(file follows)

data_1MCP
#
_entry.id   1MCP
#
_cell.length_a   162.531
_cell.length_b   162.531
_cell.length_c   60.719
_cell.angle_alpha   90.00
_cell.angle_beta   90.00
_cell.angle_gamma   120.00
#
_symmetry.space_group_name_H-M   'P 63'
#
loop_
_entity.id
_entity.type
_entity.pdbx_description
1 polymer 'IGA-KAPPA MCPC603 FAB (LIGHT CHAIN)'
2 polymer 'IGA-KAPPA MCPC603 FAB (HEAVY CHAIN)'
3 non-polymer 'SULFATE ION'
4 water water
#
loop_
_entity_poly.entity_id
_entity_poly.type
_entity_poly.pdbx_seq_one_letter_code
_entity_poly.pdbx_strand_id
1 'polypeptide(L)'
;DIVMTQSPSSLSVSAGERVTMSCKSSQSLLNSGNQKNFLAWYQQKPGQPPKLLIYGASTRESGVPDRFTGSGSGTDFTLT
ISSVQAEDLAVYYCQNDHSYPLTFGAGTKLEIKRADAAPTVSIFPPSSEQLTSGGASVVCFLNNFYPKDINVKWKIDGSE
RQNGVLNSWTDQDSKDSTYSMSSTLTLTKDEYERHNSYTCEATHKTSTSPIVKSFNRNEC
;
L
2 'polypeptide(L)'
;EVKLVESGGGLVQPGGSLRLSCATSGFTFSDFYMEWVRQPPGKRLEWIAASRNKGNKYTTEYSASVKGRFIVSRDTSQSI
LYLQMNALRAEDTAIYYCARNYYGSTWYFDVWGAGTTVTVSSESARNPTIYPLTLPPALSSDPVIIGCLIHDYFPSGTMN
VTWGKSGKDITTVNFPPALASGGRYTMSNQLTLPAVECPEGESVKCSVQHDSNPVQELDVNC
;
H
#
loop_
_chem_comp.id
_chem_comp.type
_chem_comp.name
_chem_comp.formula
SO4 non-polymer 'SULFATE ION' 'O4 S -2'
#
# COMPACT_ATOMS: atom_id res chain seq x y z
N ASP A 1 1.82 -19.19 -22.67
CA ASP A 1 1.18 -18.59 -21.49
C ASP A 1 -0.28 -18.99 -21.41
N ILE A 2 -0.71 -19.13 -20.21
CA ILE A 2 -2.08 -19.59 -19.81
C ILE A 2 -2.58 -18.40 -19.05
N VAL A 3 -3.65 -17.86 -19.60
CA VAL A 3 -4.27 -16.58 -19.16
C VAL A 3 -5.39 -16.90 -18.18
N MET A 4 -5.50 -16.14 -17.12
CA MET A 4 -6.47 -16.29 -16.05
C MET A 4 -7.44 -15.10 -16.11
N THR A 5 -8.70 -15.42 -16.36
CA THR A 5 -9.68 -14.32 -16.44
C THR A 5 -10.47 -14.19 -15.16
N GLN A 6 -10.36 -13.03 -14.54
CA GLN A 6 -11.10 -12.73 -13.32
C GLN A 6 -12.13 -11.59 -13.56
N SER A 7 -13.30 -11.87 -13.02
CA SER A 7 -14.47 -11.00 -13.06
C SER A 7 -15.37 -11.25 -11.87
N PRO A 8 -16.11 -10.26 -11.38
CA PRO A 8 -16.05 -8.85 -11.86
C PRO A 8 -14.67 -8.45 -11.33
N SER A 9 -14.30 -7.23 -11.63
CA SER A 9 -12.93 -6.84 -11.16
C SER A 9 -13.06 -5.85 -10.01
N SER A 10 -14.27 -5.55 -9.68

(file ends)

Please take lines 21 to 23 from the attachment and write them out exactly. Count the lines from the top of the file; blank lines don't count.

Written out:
4 water water
#
loop_